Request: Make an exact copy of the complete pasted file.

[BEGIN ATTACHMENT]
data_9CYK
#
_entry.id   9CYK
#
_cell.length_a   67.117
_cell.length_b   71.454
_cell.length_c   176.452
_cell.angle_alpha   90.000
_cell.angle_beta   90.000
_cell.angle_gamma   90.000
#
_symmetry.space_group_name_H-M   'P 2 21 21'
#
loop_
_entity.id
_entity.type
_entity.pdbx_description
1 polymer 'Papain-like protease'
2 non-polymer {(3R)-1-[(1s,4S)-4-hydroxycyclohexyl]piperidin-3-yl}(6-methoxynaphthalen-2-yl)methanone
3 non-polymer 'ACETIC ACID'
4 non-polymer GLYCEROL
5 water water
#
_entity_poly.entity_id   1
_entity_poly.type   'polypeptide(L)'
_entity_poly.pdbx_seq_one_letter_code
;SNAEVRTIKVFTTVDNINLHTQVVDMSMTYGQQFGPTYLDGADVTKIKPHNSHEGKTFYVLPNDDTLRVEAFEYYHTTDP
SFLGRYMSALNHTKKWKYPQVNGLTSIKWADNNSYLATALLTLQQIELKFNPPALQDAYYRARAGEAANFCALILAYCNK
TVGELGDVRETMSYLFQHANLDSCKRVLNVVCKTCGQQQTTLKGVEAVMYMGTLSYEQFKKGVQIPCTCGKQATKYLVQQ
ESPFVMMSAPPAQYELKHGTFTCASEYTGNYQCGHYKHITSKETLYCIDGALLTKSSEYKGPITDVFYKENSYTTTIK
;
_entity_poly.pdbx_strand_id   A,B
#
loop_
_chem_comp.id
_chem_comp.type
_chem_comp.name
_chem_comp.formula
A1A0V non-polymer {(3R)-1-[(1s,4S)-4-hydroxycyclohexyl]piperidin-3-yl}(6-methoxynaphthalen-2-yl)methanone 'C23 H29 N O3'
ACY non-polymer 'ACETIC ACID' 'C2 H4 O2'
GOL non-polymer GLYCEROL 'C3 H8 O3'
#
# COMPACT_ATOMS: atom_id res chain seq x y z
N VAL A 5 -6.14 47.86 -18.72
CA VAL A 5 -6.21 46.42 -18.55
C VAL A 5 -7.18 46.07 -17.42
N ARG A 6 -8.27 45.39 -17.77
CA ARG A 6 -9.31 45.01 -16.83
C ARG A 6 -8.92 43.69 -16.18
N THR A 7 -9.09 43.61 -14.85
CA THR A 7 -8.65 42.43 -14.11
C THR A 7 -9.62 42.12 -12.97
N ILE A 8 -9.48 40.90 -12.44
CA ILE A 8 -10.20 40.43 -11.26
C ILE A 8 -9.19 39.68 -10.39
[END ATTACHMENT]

data_9CYK
#
_entry.id   9CYK
#
_cell.length_a   67.117
_cell.length_b   71.454
_cell.length_c   176.452
_cell.angle_alpha   90.000
_cell.angle_beta   90.000
_cell.angle_gamma   90.000
#
_symmetry.space_group_name_H-M   'P 2 21 21'
#
loop_
_entity.id
_entity.type
_entity.pdbx_description
1 polymer 'Papain-like protease'
2 non-polymer {(3R)-1-[(1s,4S)-4-hydroxycyclohexyl]piperidin-3-yl}(6-methoxynaphthalen-2-yl)methanone
3 non-polymer 'ACETIC ACID'
4 non-polymer GLYCEROL
5 water water
#
_entity_poly.entity_id   1
_entity_poly.type   'polypeptide(L)'
_entity_poly.pdbx_seq_one_letter_code
;SNAEVRTIKVFTTVDNINLHTQVVDMSMTYGQQFGPTYLDGADVTKIKPHNSHEGKTFYVLPNDDTLRVEAFEYYHTTDP
SFLGRYMSALNHTKKWKYPQVNGLTSIKWADNNSYLATALLTLQQIELKFNPPALQDAYYRARAGEAANFCALILAYCNK
TVGELGDVRETMSYLFQHANLDSCKRVLNVVCKTCGQQQTTLKGVEAVMYMGTLSYEQFKKGVQIPCTCGKQATKYLVQQ
ESPFVMMSAPPAQYELKHGTFTCASEYTGNYQCGHYKHITSKETLYCIDGALLTKSSEYKGPITDVFYKENSYTTTIK
;
_entity_poly.pdbx_strand_id   A,B
#
loop_
_chem_comp.id
_chem_comp.type
_chem_comp.name
_chem_comp.formula
A1A0V non-polymer {(3R)-1-[(1s,4S)-4-hydroxycyclohexyl]piperidin-3-yl}(6-methoxynaphthalen-2-yl)methanone 'C23 H29 N O3'
ACY non-polymer 'ACETIC ACID' 'C2 H4 O2'
GOL non-polymer GLYCEROL 'C3 H8 O3'
#
# COMPACT_ATOMS: atom_id res chain seq x y z
N VAL A 5 -6.14 47.86 -18.72
CA VAL A 5 -6.21 46.42 -18.55
C VAL A 5 -7.18 46.07 -17.42
N ARG A 6 -8.27 45.39 -17.77
CA ARG A 6 -9.31 45.01 -16.83
C ARG A 6 -8.92 43.69 -16.18
N THR A 7 -9.09 43.61 -14.85
CA THR A 7 -8.65 42.43 -14.11
C THR A 7 -9.62 42.12 -12.97
N ILE A 8 -9.48 40.90 -12.44
CA ILE A 8 -10.20 40.43 -11.26
C ILE A 8 -9.19 39.68 -10.39